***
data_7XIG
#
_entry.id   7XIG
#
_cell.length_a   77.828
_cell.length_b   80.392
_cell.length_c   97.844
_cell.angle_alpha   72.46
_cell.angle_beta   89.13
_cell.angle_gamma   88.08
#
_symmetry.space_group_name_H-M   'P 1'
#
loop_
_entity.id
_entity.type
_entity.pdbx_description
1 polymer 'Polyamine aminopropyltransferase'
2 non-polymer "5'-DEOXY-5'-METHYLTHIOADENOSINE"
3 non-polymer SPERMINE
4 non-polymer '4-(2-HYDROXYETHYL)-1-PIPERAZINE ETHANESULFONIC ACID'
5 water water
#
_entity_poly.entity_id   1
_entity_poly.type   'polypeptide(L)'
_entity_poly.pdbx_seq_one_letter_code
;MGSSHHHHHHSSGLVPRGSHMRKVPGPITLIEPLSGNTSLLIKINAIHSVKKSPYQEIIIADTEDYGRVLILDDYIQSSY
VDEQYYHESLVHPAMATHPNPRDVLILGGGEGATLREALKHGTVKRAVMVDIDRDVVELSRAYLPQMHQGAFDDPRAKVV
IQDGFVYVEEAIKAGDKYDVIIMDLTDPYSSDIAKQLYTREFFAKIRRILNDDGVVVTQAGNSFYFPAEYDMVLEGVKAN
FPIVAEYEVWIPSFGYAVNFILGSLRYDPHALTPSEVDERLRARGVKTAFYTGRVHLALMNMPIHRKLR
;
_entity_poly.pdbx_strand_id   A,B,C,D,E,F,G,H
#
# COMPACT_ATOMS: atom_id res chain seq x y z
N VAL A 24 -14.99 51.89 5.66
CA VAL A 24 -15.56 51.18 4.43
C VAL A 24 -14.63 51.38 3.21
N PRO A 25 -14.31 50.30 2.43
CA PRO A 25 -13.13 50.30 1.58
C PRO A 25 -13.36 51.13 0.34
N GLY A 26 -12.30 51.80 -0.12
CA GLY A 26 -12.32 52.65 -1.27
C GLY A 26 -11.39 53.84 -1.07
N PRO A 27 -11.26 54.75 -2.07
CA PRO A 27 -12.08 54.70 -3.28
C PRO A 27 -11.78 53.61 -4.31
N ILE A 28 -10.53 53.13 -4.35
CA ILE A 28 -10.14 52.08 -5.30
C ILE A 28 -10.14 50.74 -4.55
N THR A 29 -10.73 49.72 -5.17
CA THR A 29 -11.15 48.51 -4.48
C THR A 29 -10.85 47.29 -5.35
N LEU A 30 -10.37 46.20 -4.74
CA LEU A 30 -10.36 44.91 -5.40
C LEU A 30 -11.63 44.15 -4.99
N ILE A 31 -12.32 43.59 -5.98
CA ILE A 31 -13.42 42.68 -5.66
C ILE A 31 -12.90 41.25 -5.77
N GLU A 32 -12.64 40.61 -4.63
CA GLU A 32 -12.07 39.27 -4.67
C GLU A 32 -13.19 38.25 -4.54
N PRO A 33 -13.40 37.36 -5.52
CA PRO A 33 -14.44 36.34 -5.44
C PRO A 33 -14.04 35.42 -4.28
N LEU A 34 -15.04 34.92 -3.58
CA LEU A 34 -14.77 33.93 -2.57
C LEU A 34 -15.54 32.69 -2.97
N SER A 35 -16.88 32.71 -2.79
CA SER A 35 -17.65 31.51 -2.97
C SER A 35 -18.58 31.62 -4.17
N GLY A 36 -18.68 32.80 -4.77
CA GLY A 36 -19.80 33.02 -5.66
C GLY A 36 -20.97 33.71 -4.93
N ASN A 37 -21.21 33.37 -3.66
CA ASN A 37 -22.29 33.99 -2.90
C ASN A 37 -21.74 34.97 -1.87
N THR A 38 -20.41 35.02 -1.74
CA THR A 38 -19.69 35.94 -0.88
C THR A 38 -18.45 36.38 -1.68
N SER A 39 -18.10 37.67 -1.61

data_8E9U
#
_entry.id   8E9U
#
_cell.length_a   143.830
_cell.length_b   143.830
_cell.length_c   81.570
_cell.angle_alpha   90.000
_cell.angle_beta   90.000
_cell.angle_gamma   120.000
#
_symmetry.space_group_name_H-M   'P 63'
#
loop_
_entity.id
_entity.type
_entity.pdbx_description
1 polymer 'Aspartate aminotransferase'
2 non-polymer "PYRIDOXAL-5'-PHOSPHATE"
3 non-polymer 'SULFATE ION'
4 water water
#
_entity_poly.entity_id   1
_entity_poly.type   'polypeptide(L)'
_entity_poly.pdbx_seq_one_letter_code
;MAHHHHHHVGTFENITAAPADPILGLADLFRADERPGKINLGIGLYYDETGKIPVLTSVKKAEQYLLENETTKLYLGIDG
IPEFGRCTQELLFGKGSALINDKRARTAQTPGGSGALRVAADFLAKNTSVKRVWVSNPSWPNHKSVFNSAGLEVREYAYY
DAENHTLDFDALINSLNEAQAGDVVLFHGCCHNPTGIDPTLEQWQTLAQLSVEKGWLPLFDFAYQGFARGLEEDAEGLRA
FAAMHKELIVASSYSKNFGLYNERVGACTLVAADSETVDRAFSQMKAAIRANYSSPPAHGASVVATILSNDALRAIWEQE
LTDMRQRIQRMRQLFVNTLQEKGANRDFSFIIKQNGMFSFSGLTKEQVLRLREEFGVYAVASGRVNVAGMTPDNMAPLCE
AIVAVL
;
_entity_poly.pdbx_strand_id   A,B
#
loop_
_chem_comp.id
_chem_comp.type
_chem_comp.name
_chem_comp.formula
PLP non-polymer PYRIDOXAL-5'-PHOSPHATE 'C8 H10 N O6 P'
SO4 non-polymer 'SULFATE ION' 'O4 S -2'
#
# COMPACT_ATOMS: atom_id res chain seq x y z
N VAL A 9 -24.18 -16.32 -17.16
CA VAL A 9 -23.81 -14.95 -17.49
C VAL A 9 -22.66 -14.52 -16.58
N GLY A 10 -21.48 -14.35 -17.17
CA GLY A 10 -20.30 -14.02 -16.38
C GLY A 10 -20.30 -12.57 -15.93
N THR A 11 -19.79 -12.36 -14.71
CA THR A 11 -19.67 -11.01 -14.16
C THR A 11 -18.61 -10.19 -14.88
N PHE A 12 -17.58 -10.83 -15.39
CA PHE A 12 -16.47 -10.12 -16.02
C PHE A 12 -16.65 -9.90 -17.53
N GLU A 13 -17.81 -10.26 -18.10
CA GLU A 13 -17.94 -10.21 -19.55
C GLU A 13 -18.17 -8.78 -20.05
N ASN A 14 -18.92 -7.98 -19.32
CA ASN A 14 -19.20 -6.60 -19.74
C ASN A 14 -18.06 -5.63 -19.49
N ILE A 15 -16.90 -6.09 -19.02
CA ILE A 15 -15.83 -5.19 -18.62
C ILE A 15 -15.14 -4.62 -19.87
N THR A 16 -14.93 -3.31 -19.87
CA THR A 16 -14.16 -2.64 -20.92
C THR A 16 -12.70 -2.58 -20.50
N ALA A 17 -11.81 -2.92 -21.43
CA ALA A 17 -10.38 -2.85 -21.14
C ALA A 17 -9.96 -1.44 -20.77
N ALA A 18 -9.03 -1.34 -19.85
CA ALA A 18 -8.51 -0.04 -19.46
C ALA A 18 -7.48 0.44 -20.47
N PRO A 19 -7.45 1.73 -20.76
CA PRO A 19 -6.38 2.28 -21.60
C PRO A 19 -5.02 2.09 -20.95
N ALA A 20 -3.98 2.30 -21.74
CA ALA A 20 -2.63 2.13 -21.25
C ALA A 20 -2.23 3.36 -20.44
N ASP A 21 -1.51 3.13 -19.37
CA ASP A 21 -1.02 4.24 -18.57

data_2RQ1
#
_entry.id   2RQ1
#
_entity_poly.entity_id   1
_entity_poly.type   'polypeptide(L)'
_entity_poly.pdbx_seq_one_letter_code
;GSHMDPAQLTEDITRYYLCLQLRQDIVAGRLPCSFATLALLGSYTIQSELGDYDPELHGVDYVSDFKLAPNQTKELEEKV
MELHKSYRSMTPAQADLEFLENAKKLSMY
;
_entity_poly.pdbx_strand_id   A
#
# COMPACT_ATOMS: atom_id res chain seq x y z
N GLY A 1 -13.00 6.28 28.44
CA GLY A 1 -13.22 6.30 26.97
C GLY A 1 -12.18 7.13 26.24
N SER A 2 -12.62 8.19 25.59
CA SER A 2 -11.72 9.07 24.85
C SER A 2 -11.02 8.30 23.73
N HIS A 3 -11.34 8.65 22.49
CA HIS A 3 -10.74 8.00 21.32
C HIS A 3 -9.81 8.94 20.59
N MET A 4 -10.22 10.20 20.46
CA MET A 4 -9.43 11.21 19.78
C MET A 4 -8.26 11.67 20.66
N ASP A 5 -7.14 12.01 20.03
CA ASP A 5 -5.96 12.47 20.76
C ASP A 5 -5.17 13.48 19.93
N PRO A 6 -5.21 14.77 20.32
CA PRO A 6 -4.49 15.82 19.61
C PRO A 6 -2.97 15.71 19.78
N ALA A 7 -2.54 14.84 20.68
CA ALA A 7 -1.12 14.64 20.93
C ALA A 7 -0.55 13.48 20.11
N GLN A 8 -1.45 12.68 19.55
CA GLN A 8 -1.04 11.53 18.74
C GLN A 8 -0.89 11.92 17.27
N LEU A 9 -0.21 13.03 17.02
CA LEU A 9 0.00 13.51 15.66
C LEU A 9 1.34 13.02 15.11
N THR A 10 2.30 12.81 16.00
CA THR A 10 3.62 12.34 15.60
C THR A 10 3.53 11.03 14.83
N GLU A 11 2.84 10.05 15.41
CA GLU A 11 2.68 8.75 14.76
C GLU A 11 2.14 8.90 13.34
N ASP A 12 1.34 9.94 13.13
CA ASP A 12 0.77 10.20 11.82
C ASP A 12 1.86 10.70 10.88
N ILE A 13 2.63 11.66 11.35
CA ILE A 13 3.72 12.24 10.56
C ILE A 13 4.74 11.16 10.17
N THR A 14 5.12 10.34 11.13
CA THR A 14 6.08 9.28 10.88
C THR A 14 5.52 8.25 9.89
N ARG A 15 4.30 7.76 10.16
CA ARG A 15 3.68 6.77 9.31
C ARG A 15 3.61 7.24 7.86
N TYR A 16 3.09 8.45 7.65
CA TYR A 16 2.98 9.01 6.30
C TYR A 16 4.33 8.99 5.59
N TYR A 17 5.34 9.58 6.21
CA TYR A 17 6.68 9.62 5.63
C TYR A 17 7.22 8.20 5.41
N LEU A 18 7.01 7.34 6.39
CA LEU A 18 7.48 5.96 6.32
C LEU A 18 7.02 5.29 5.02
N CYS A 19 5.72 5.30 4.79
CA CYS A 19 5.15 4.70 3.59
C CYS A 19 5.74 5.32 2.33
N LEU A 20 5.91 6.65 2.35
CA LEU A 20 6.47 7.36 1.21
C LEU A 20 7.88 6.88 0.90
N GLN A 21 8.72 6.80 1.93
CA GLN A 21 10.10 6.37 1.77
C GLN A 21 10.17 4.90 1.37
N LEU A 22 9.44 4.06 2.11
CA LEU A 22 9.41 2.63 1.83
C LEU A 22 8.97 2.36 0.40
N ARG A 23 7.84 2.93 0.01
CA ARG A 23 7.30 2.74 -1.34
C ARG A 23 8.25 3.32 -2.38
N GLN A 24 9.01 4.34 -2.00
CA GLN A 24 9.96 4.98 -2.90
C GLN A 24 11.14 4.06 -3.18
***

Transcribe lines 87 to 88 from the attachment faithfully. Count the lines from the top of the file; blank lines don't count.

_cell.length_c   81.570
_cell.angle_alpha   90.000